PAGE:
Tips to Handle Tips and Other Summer Income
Summer brings longer days, more sun and the opportunity to earn extra income. From lifeguarding to lemonade stands, there are a lot of ways to make money. While these extra funds are great, there are tax considerations to take into account.
Many summer jobs include wages from tips. Employees that received over $20 in a month should use Form 4070 or any other daily record to record all tips received. Listed below are some tips for your tips:
- Record the amount of tip-outs paid
- List the employees that the tip-outs were paid to
- List tip information everyday
- Report this information to the employer on the 10th day of the month after the tips are received
Cash paid for work, like tips, may seem easy to forget come tax time; however, cash income needs to be reported on tax returns as if it were a check or direct deposit. Especially because cash payments leave no paper trail, extra caution is required when filing returns. See here for more information about how to handle cash payments for a summer job.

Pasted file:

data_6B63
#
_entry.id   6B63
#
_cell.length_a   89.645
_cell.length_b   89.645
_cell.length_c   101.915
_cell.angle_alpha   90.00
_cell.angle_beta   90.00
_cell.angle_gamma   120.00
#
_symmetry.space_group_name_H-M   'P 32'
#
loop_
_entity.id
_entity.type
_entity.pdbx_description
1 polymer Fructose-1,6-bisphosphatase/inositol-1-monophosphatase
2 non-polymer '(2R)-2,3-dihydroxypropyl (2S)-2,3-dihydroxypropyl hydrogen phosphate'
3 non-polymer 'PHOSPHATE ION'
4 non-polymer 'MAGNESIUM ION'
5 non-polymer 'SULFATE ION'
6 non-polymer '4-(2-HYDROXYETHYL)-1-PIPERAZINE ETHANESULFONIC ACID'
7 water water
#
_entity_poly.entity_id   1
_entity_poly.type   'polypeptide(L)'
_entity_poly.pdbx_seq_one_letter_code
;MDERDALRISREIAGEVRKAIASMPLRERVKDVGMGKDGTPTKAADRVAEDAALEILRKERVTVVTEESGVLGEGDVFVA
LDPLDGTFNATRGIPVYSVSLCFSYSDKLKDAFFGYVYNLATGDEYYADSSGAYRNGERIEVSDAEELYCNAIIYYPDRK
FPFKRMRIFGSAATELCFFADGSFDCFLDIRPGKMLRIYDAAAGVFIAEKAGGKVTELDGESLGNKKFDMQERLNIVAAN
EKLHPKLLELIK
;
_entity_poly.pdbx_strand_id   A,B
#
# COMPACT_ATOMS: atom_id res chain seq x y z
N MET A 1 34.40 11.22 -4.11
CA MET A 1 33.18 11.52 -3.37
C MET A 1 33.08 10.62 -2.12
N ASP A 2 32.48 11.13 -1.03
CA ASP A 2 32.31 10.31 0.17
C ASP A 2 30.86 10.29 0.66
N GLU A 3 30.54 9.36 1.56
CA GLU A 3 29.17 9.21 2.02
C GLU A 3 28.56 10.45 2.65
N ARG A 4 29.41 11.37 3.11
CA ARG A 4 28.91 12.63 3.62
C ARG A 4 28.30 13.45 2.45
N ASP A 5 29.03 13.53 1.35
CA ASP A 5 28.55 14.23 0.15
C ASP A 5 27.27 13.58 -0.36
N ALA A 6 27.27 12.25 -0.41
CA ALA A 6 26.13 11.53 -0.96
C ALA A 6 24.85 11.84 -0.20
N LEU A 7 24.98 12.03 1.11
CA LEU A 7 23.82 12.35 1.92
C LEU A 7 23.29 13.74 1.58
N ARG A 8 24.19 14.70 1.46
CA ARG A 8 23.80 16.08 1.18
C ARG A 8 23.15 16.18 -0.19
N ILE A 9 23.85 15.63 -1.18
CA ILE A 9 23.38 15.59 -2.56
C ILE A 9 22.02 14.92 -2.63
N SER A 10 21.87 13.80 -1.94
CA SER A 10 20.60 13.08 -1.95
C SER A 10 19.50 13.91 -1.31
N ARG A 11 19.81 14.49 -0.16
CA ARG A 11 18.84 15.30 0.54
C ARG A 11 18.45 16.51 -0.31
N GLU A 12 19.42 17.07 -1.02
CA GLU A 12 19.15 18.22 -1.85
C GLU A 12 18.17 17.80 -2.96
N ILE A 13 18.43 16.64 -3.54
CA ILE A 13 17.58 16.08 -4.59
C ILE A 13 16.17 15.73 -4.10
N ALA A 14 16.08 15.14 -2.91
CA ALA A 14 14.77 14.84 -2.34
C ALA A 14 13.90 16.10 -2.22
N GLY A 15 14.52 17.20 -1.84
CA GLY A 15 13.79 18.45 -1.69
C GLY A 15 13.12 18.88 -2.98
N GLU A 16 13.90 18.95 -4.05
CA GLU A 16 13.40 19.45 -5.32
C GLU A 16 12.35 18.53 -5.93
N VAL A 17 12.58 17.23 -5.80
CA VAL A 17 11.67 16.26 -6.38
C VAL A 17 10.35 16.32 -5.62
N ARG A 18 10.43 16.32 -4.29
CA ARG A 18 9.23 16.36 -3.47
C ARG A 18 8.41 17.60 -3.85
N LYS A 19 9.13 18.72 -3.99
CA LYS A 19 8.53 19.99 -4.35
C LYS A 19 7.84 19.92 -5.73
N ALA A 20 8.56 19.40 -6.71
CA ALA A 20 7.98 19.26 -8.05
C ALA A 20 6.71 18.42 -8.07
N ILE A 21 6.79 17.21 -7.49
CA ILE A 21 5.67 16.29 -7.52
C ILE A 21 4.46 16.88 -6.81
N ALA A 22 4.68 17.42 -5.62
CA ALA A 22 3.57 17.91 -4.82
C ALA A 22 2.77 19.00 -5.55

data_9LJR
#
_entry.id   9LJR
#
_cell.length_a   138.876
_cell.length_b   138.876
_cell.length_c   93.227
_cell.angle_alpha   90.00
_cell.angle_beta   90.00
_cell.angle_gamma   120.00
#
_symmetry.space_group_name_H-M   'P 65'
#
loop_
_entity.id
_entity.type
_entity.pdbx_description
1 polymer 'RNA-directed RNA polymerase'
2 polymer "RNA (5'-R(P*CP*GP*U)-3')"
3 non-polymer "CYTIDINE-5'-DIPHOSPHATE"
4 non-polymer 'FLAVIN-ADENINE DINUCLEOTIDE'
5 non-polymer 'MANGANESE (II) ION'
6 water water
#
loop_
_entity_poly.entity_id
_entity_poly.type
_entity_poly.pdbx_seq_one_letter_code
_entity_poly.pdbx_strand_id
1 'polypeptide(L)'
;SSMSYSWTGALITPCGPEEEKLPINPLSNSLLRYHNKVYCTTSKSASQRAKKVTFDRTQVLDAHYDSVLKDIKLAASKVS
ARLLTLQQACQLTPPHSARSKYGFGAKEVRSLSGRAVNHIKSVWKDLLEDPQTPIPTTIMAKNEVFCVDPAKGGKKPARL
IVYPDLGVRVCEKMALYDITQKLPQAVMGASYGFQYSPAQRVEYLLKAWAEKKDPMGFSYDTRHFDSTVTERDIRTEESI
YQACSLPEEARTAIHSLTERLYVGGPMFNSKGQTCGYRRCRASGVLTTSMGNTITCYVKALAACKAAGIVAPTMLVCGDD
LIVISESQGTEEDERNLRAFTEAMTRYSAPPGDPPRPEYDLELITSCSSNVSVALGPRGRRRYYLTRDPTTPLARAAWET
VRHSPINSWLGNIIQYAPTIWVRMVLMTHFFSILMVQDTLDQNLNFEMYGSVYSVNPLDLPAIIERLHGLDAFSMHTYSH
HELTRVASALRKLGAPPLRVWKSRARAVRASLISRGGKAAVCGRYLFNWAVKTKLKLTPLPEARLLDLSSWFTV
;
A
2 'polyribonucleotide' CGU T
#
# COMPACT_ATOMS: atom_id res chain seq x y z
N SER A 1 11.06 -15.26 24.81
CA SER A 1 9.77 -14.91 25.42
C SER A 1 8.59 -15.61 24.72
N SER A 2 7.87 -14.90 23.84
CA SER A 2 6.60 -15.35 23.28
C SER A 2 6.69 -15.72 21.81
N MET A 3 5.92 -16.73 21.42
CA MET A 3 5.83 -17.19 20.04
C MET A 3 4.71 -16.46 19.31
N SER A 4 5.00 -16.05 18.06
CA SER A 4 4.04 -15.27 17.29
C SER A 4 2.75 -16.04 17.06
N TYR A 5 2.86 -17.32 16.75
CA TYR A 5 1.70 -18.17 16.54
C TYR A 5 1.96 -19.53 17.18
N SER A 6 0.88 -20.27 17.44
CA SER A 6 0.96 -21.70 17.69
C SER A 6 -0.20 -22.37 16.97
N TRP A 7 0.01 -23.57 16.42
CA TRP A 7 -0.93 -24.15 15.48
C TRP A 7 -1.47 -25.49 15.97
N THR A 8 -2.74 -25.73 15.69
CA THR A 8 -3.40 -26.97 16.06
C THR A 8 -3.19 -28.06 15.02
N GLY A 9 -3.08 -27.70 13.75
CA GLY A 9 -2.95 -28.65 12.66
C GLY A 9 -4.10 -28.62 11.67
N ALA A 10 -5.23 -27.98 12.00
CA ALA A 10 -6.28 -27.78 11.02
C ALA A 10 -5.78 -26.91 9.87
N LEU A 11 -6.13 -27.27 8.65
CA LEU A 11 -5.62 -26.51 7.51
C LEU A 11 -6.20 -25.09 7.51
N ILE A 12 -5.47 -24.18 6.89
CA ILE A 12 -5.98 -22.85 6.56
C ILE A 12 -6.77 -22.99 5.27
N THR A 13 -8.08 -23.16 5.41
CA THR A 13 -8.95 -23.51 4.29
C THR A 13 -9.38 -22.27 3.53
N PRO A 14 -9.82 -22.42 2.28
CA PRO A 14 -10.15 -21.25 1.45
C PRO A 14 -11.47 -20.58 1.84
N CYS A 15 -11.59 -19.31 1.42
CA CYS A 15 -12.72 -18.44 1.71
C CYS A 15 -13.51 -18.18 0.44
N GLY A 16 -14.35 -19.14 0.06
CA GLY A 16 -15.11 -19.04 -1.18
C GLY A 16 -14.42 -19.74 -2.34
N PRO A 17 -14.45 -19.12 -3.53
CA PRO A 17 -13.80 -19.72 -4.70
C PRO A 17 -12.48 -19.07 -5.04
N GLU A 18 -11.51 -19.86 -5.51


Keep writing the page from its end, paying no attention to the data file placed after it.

Garage sales are another way to make a little extra income over the summer. Unfortunately, garage sales are not exactly a profitable endeavor. Most of the time, the items sold are sold at a loss. If, however, an item is sold for more than its original cost, then the excess is capital gain which must be reported on the tax return. One alternative to selling items at a garage sale is to donate them to a charity. If given to eligible organizations, donated items can lead to a possible itemized tax deduction.
With summer also comes graduation, and many graduates receive cash or other gifts. While doing a little extra work in the summer is a good way to have extra income, unexpected gifts are always appreciated. But do these gifts need to be reported as income to the IRS? Graduation gifts are not taxable to the recipient. However, if the gift exceeds the $14,000 annual gift exemption, the donor must report the gift to the IRS.
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Get W-4 help for those summer jobs. Short-term or part-time jobs come with all the tax planning – and then some – that full-time jobs require.